The Southern Arkansas University System has signed an agreement to help students holding an Associate of Arts in General Studies-Law Enforcement degree from Southern Arkansas University Tech to transfer seamlessly to Southern Arkansas University for completion of a BS in Criminal Justice.
The collaboration will allow the partners to increase graduation rates, facilitate the transfer process and maintain a high-quality working relationship between the two institutions.
“This is yet another example of the energy and innovation created by Dr. Jason Morrison and his new leadership at SAU Tech. We are excited to expand the ways in which students can pursue higher degrees within the SAU System,” Dr. Trey Berry, president of SAU, said.
“Under the capable leadership of Dr. David Lanoue, provost and vice president for academic affairs at SAU, and Dr. Valerie Wilson, vice chancellor for academics at SAU Tech, this new degree completion program will thrive for our students,” Berry said.
“We are very pleased to make this new opportunity available to students in our region,” Lanoue said. “As we build on our already strong relationship with SAU-Tech, we will continue to explore partnerships that will allow students to complete their degrees in four years and move on to personally rewarding careers.”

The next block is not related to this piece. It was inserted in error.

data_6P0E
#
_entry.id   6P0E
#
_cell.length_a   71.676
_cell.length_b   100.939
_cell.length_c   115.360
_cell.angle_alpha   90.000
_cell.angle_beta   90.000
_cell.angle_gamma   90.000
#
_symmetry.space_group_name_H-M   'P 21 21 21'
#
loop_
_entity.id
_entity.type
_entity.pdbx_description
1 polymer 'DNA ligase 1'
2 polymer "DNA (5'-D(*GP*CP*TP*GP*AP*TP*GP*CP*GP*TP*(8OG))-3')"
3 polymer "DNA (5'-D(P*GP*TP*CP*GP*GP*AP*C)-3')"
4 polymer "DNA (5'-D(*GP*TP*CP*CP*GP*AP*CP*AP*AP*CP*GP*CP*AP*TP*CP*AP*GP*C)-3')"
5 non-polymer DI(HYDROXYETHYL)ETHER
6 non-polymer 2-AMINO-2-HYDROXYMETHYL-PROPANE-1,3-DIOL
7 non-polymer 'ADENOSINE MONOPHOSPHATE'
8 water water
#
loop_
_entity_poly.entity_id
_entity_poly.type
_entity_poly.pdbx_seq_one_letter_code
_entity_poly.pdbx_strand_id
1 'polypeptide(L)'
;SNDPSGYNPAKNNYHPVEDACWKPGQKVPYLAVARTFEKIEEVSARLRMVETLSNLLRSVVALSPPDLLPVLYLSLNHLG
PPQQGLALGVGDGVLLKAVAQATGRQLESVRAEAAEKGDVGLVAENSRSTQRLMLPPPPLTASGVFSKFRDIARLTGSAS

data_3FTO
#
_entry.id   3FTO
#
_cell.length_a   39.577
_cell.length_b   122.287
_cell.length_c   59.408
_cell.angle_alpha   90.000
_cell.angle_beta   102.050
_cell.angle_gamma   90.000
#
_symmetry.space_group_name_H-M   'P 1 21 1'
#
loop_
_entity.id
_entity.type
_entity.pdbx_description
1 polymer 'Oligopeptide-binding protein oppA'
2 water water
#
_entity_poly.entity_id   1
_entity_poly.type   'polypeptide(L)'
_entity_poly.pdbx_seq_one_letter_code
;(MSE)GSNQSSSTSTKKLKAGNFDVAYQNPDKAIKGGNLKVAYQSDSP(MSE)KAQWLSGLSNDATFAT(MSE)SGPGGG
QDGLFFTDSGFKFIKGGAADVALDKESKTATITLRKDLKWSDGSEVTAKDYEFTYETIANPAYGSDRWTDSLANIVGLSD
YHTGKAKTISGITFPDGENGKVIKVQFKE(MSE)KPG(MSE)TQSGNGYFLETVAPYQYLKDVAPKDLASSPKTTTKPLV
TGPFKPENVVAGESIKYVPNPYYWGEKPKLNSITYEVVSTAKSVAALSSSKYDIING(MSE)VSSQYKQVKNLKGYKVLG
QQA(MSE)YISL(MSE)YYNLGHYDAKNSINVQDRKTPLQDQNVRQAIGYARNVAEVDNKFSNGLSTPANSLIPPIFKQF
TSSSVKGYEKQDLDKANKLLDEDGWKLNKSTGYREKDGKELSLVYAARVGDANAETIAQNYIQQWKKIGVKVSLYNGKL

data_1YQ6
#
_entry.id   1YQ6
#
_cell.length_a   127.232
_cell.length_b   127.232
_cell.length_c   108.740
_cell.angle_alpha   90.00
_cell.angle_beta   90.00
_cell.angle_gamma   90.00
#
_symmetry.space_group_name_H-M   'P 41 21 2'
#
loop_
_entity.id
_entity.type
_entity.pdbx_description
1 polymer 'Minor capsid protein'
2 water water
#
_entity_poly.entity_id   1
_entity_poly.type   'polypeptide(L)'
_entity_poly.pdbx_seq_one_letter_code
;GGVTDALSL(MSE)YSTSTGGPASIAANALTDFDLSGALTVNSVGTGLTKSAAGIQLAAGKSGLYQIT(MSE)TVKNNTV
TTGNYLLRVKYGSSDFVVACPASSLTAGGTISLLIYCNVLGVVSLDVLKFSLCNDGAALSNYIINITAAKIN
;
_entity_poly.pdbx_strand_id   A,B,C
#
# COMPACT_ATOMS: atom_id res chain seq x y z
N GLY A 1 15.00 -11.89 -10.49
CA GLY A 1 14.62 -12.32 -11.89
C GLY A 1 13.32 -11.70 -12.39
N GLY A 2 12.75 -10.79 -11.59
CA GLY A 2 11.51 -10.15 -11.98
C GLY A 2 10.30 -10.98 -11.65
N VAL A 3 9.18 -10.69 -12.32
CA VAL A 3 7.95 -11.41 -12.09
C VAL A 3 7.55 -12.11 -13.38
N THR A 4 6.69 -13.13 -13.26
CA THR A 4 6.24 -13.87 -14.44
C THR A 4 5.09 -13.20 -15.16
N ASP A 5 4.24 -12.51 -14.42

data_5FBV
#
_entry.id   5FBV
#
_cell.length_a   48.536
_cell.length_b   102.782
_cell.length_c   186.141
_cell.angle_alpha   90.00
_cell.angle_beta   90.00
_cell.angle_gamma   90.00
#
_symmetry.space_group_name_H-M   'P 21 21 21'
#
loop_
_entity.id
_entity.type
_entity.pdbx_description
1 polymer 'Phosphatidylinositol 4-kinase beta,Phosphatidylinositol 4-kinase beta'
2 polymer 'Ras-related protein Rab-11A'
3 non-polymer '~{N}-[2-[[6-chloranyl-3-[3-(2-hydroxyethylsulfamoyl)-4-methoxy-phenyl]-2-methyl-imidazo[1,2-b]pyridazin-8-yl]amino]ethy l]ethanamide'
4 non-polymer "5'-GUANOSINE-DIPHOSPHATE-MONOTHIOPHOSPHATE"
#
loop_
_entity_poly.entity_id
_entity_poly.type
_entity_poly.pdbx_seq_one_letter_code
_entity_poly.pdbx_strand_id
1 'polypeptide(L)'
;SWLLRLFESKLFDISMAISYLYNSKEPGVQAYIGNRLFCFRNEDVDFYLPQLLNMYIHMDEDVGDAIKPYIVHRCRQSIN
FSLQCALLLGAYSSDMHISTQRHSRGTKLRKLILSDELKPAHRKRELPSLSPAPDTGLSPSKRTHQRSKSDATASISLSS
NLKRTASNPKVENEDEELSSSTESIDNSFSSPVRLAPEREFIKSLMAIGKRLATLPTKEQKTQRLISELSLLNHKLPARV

The SAU Criminal Justice major is designed to prepare students for entry-level positions in a variety of careers as well as to enable experienced persons to expand their knowledge and improve their skills.
“According to our Admissions Office, advisors, and recruiters, SAU Tech receives regular inquiries from prospective students about a criminal justice program,” Wilson said. “I am proud to say that we listened and beginning this fall, we will be offering the first two years of this program with the direct transition into SAU’s four-year Criminal Justice program. Transfer agreements such as this are part of the vision of our new chancellor, Dr. Morrison. Day by day, his vision is becoming reality.”
The SAU program received statewide attention earlier this year when Whitney Gass, assistant professor of criminal justice, was appointed by Gov. Asa Hutchinson to the Arkansas Board of Corrections. Her term on the board is for seven years.